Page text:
Various types of aggregates that may be used include sand, crushed-stone, gravel, granite, slag, ashes, burned shale, and burned clay. Fine aggregates refer to the size of aggregate used in making concrete slabs and in providing smooth surfaces. Coarse aggregates are used for massive structures or sections of concrete. The most commonly used fine aggregate is sand derived from river banks. River sand has been the most popular choice of fine aggregate component of concrete in the past, overuse of the material has led to environmental concerns, such as; depletion of river sand deposits resulting in flooding and an increase in price of the material. Developing country like Nigeria is facing shortage of good quality natural sand, natural sand deposits are being used up and causing serious threat to the environment as well as the society. The rapid extraction of sand from the river bed causes problem like deepening of the river bed, loss of vegetation on the bank of rivers, depletion of aquatic life as well as climate change and reduction in agricultural production due to lowering of soil nutrients etc.

On the other hand, quarry dust is a by-product which is formed in the processing of granite stones through rock blasting to produce coarse aggregate of different sizes. Quarry dust has been proposed as an alternative to river sand that gives additional benefit to concrete. Other studies have found that quarry dust is known to increase both fresh and hardened properties of concrete over concrete made with equal quantities of river sand. The fresh and hardened properties of concrete continue to increase with age for all percentage of quarry dust content. The utilization of quarry dust as fine aggregate would turn this waste material that causes disposal problem into valuable resource. In concrete production it could be used as a partial or full replacement of natural sand; besides, the utilization of quarry dust, which itself is a waste material, may reduce the cost of concrete production in the long run.  Hence, the purpose of this investigation is to compare the compressive strength of concrete made with sand as fine aggregate and substituted with quarry dust at intervals of 10% replacement.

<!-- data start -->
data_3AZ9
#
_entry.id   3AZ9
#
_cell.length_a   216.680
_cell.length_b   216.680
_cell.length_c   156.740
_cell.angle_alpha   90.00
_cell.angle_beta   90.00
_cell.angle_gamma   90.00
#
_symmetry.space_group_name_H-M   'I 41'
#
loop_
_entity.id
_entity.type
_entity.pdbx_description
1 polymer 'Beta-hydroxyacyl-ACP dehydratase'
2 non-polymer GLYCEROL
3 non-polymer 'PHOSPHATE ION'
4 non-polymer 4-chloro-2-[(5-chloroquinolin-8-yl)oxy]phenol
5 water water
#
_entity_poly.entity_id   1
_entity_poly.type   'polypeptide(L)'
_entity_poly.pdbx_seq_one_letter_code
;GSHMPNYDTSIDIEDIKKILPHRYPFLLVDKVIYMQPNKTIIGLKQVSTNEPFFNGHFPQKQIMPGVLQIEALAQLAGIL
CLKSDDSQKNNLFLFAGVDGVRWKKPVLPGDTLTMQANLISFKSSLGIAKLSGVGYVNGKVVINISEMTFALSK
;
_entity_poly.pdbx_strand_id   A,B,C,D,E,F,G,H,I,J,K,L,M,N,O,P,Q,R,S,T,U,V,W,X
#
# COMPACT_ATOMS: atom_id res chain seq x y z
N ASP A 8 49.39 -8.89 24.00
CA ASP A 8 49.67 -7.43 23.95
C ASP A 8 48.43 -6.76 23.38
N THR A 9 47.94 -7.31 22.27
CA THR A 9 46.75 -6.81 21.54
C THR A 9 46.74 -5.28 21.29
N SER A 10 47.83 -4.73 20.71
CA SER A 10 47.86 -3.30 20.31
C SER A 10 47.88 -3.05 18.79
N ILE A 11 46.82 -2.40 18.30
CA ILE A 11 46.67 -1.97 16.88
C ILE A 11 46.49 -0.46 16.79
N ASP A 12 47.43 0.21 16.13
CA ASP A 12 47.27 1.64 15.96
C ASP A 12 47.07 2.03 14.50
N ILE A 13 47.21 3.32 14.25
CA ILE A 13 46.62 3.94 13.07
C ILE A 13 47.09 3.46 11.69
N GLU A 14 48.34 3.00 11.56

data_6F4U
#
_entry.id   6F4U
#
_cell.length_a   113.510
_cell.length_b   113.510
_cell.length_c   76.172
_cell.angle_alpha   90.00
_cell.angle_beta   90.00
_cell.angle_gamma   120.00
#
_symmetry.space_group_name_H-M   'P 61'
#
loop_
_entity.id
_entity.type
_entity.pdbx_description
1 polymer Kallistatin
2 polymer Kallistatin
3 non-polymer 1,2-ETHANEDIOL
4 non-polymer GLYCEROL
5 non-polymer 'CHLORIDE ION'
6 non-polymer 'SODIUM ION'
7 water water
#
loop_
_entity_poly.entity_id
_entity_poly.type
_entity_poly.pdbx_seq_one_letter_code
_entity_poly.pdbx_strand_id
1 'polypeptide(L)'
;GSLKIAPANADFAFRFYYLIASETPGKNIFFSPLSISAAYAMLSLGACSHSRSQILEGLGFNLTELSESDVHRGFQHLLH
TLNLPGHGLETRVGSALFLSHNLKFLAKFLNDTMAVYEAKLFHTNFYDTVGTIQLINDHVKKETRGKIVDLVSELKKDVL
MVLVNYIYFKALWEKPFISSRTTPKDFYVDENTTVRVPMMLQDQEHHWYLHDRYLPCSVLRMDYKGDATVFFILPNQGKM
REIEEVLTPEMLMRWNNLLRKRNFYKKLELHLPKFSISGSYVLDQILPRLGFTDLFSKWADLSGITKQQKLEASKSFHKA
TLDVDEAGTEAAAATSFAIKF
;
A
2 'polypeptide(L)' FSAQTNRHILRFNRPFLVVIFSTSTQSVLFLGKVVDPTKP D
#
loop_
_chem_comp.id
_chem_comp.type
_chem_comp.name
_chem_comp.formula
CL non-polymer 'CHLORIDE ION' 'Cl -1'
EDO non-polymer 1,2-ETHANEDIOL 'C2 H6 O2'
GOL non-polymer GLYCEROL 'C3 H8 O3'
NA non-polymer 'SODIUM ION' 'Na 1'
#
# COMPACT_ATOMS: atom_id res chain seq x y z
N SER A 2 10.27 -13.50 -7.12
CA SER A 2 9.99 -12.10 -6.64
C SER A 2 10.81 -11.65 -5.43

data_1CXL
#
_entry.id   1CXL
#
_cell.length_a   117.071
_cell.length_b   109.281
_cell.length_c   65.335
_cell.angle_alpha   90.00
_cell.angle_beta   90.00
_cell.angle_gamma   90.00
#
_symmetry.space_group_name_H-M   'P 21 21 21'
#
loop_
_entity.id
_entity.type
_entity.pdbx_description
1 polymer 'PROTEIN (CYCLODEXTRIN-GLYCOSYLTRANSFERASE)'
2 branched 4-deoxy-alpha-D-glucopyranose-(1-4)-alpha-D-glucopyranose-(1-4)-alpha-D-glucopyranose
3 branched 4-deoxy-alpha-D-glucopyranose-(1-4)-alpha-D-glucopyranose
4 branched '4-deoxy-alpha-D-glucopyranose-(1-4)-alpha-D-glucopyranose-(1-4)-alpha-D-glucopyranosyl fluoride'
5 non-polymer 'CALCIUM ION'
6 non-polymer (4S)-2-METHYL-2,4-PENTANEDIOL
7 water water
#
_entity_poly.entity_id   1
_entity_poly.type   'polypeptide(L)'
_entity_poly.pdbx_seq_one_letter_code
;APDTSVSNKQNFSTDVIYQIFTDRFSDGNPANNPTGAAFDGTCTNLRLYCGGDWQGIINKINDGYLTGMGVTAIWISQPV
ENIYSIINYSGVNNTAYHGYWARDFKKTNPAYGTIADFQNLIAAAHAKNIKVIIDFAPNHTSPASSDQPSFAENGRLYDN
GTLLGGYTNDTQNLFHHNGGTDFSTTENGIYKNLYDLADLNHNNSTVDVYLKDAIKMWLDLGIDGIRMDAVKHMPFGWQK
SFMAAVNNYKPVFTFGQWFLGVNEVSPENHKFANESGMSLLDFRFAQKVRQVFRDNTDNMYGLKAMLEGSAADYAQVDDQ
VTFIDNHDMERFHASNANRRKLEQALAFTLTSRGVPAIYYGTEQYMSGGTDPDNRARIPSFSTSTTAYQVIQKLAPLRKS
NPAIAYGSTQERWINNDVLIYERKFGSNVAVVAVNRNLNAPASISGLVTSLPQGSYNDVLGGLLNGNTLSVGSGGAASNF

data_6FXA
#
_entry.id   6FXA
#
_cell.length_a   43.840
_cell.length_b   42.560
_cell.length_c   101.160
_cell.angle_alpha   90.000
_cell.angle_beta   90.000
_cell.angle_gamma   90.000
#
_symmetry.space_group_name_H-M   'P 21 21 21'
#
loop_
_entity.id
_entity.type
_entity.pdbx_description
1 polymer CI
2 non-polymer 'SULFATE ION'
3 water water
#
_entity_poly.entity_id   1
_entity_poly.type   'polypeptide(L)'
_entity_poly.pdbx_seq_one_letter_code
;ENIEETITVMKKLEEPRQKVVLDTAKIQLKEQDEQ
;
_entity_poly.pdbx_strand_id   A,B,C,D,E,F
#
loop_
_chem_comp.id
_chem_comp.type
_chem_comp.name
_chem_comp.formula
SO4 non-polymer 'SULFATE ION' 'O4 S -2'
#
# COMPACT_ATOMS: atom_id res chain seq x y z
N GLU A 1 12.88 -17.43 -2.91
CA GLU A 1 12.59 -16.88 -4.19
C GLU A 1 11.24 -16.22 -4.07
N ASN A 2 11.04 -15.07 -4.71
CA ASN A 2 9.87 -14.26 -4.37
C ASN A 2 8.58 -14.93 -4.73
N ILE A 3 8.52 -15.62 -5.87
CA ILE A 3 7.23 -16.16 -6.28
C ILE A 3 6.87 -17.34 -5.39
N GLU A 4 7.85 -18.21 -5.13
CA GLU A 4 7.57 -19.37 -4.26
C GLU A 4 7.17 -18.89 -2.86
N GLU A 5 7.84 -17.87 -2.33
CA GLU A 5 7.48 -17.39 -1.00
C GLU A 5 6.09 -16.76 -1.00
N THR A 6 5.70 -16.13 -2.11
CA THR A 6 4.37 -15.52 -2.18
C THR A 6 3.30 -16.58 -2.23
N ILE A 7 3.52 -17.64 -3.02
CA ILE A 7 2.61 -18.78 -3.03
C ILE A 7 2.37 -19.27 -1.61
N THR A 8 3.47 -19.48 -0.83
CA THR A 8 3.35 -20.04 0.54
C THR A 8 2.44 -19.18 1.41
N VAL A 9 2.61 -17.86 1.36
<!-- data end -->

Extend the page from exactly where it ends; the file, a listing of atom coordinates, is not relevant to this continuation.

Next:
1.2     Problem statement

Concrete plays the key role in construction and a large quantum of concrete is being utilized in every construction practice. River sand, which is one of the constituents used in the production of concrete, has become very expensive and also becoming scarce due to the depletion of river beds.

Due to size specification, the material selected to substitute this purpose is Quarry

Dust since it is a fine waste material and its utilization as sand replacement could perhaps increase the Strength of concrete to enhance the properties of concrete at the same time resulting in a cheaper concrete mix.

COMPARING THE COMPRESSIVE AND FLEXURAL STRENGTH OF CONCRETE MADE WITH RIVERSAND AND QUARRY DUST AS FINE AGGREGATE